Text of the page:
Australia has agreed to consider allegations of human rights abuses against Rio Tinto due to contamination at the Panguna Mine site in Bougainville.
This decision means that decades after the mine was closed after the civil war, Rio Tinto will enter into negotiations to mediate disputes between landowners and the governments of Papua New Guinea and Bougainville.
Complaints filed by the Center for Human Rights Law allege that the large amount of mine waste pollution left at the former Panguna Mine endangers lives and livelihoods.
The scars of pollution at the Panguna Mine remain visible along the riverbanks-the result of copper pollution and mine tail ore from upstream of the mine.
Keren Adams, director of legal affairs at the Center for Human Rights Law, said Rio Tinto must be held responsible for the ongoing “deterioration” and “dangerous” situations facing the community.
“We hope this process … provides an urgent solution to the problems these communities are in desperate need of,” she told SBS News.
“It’s no exaggeration to say that if nothing is done about this issue, more people are likely to die.”
The Panguna Mine in Bougainville is one of the largest copper and gold mines in the world, generating an estimated US $ 2 billion in the 1970s and 1980s.
Rio Tinto states that it has taken “seriously” complaints about environmental and human rights concerns and has promised to discuss further conflict resolution.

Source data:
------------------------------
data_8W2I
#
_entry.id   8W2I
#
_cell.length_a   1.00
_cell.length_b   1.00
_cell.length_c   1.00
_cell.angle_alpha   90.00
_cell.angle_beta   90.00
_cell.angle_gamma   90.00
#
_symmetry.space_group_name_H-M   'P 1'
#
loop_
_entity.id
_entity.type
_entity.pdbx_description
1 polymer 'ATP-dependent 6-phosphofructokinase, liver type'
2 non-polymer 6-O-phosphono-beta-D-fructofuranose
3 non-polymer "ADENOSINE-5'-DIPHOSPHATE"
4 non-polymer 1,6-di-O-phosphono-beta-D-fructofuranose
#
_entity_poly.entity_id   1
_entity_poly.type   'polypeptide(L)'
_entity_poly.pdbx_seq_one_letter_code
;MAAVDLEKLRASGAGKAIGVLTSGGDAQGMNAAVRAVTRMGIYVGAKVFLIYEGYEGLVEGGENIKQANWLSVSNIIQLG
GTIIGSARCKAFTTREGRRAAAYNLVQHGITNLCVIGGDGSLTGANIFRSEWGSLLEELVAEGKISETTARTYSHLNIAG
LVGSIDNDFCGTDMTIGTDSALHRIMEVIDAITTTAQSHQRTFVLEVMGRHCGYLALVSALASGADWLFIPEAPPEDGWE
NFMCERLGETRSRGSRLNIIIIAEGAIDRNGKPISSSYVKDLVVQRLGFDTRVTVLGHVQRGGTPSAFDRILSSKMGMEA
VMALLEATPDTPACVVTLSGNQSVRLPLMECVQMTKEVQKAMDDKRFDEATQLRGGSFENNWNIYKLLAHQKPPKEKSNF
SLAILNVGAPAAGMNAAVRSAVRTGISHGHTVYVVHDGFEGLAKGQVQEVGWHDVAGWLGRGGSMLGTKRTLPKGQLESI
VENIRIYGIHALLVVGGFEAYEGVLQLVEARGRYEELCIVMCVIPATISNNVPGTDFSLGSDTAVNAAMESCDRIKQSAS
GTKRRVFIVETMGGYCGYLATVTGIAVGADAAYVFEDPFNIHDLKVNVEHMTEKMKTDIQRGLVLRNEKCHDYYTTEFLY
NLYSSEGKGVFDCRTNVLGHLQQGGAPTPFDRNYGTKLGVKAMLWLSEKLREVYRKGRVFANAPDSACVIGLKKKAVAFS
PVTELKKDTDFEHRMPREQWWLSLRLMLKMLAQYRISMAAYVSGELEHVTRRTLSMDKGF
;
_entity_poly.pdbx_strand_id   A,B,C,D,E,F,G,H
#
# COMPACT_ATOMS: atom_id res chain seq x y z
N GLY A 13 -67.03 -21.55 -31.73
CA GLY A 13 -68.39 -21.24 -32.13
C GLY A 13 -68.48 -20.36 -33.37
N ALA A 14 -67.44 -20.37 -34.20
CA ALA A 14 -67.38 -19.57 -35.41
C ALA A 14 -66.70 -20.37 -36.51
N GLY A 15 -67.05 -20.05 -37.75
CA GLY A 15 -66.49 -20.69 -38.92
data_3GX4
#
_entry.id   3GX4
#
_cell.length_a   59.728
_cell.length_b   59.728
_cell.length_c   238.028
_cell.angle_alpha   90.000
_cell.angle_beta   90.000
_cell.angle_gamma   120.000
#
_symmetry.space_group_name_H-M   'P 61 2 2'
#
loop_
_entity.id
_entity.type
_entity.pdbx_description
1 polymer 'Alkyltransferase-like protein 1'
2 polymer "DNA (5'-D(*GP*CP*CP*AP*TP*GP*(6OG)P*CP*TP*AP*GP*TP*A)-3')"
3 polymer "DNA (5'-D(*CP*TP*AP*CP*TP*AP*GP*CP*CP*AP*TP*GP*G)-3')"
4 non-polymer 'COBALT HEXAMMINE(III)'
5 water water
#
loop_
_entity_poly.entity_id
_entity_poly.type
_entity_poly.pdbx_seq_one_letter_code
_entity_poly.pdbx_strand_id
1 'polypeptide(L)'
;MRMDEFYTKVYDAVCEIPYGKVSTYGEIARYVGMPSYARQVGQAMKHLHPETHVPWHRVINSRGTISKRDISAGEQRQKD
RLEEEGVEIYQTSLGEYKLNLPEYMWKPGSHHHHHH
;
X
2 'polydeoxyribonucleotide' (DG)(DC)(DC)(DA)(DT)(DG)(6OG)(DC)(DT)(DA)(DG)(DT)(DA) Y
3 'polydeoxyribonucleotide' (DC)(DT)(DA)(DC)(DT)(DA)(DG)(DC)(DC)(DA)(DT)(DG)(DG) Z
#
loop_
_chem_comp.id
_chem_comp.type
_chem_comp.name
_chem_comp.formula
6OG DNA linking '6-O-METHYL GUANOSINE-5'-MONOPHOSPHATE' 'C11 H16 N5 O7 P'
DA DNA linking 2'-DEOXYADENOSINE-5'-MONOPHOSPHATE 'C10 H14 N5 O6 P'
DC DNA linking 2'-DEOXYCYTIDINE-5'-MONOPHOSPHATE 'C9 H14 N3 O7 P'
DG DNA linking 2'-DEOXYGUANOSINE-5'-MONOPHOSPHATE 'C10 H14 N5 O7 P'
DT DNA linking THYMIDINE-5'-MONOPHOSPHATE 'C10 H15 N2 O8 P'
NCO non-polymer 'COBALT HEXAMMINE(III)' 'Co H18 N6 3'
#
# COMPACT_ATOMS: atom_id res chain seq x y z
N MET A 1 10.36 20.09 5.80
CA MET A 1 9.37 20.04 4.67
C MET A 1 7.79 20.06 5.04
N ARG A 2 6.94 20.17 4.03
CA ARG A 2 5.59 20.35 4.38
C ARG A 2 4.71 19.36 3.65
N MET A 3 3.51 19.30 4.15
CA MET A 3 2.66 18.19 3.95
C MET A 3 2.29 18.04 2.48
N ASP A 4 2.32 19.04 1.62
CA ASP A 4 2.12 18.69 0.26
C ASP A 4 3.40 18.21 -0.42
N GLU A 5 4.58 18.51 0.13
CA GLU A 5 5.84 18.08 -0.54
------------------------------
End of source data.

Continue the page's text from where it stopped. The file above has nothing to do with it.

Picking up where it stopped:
“We do not fully accept complaints, but we recognize that the mining infrastructure in and around the site is deteriorating and that there are environmental and human rights considerations. ..
“We are ready to discuss with the complaining community.”
The Australian OECD National Liaison Office of the Treasury, which received the complaint for further consideration, will oversee the consultation process.
AusNCP has the authority to mediate disputes, publishes findings on whether companies have violated their obligations under OECD guidelines, and recommends measures to address any violations that occur.
Theonila Roka-Matbob, one of the 156 resident petitioners and a member of the Ioro Constituency, where the mine is located, welcomed the Australian Government’s promise to conduct further investigations.
“The community in my area has lived in terrible situations for a long time,” she said.
“We want Rio Tinto to commit to action to address the urgent problems our people are facing.”
Bougainville residents fund Rio Tinto to assess the independent environmental and human rights impact of the mine and donate to a fund to undertake long-term rehabilitation efforts that are likely to be on the order of tens of millions of dollars. I requested.
This controversy arises in another mining controversy in Australia. Rio Tinto destroyed a cave in the sacred Jucan Canyon 46,000 years ago.
Ms. Adams said the incident at the Panguna Mine and the Jukan Valley showed a disconnect between Rio Tinto’s rhetoric and the reality experienced by indigenous landowners.
“There is a fundamental gap in what they are doing, what is happening, and what the community is experiencing in the field,” she said.
She said the Center for Human Rights Law did not rule out any further “legal action” if no agreement could be reached.
Bougainville overwhelmingly voted for Papua New Guinea’s departure as an autonomous region last year, and there is still debate over whether the mine can be reopened to enhance economic security.
Rio Tinto no longer holds a stake in the mining site.
Australia agrees to review human rights complaint against Rio Tinto over Bougainville mine site Source link Australia agrees to review human rights complaint against Rio Tinto over Bougainville mine site